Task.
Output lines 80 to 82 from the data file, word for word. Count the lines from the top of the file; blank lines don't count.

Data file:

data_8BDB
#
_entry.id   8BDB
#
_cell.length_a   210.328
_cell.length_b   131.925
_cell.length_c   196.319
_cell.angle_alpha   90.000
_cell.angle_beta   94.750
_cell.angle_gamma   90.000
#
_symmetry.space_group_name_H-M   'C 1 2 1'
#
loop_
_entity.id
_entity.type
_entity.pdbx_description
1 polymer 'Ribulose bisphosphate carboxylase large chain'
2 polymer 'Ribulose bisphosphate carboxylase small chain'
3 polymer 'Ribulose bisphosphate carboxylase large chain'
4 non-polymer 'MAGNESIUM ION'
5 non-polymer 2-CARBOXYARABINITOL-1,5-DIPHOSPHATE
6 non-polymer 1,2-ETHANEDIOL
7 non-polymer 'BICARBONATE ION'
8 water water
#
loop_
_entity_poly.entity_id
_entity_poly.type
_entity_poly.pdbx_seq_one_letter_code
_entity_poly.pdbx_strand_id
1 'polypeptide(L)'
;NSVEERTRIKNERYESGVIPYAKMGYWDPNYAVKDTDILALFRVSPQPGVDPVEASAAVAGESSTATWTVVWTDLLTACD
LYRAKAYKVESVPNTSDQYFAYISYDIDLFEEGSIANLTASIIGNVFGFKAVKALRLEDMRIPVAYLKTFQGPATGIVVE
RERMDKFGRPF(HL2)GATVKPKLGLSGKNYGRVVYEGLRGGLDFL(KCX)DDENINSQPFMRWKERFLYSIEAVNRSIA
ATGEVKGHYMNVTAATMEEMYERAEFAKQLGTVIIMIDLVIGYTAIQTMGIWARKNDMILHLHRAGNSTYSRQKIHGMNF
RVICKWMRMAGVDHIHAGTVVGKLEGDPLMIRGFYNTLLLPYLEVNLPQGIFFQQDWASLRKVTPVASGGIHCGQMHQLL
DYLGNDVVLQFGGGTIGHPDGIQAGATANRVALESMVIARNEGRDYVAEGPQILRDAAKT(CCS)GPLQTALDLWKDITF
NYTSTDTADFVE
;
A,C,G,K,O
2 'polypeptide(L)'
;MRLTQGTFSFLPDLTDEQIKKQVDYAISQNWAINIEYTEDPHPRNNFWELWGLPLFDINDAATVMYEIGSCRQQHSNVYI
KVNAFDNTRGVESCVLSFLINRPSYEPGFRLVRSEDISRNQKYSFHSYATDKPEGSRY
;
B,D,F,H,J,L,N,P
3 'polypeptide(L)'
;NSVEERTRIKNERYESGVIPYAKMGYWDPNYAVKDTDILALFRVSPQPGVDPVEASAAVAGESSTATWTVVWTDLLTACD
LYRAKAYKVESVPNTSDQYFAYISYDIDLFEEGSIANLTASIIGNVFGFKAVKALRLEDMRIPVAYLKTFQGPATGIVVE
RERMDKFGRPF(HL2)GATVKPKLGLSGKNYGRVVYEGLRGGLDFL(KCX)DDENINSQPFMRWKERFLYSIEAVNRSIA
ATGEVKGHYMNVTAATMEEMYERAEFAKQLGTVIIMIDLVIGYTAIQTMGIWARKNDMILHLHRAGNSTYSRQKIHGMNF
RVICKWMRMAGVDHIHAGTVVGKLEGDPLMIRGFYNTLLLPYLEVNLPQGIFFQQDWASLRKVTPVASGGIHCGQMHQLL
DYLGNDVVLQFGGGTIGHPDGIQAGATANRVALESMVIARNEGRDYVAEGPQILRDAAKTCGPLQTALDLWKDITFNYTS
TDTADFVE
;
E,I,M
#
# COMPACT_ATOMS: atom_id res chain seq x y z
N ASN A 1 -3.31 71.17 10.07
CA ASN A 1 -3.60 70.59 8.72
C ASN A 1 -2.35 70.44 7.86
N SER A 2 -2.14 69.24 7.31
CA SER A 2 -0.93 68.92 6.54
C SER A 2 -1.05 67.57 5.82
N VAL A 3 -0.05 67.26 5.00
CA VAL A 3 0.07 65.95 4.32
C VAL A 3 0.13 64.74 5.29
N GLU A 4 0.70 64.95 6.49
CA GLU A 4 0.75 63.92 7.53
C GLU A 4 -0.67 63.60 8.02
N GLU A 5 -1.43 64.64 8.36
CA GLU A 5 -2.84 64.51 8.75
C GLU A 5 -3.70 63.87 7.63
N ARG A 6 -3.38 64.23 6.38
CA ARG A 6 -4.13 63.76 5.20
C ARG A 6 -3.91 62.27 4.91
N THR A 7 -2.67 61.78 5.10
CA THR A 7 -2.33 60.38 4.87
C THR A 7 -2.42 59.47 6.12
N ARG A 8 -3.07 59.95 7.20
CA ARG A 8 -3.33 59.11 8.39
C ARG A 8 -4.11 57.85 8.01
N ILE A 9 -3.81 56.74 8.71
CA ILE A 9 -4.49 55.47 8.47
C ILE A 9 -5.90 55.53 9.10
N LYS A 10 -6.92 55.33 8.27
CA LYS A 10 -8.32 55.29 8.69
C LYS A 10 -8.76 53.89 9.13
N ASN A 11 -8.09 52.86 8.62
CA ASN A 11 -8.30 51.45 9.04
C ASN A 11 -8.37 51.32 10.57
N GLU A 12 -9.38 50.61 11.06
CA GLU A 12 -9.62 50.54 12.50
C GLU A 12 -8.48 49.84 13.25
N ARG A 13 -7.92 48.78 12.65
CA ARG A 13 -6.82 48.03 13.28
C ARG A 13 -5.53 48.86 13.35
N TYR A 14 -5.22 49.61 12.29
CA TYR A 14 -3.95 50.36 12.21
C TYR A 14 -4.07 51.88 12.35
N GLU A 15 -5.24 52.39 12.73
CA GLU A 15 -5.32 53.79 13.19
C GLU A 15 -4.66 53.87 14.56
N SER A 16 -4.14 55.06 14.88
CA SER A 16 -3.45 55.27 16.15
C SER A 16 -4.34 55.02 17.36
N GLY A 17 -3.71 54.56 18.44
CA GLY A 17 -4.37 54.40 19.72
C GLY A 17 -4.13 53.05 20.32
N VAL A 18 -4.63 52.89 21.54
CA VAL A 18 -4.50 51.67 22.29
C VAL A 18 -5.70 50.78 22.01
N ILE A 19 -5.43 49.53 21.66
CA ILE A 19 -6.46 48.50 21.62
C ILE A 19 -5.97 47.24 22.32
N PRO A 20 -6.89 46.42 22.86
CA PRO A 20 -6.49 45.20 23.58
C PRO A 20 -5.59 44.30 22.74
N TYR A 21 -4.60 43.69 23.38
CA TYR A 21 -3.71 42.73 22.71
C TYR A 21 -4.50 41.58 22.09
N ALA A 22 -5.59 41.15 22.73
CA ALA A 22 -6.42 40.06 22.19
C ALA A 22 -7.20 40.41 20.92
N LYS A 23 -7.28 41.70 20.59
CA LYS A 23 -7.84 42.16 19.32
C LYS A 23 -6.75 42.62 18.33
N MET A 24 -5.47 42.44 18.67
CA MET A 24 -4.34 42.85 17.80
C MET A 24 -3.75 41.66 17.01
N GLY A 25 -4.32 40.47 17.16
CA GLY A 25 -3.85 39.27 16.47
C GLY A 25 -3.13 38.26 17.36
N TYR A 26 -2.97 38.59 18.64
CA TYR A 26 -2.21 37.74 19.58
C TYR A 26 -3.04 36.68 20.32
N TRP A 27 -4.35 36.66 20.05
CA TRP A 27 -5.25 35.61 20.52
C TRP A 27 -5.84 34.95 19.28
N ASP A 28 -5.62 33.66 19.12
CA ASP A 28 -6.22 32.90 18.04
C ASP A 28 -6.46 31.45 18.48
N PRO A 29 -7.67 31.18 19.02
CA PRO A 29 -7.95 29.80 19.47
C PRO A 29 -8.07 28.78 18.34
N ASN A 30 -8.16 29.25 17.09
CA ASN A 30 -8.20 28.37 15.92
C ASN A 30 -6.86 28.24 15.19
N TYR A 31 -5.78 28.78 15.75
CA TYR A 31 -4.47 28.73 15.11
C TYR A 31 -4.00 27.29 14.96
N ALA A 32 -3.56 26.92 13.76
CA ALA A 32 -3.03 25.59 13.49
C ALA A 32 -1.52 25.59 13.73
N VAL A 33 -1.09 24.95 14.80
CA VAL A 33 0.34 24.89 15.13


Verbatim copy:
N ARG A 8 -3.07 59.95 7.20
CA ARG A 8 -3.33 59.11 8.39
C ARG A 8 -4.11 57.85 8.01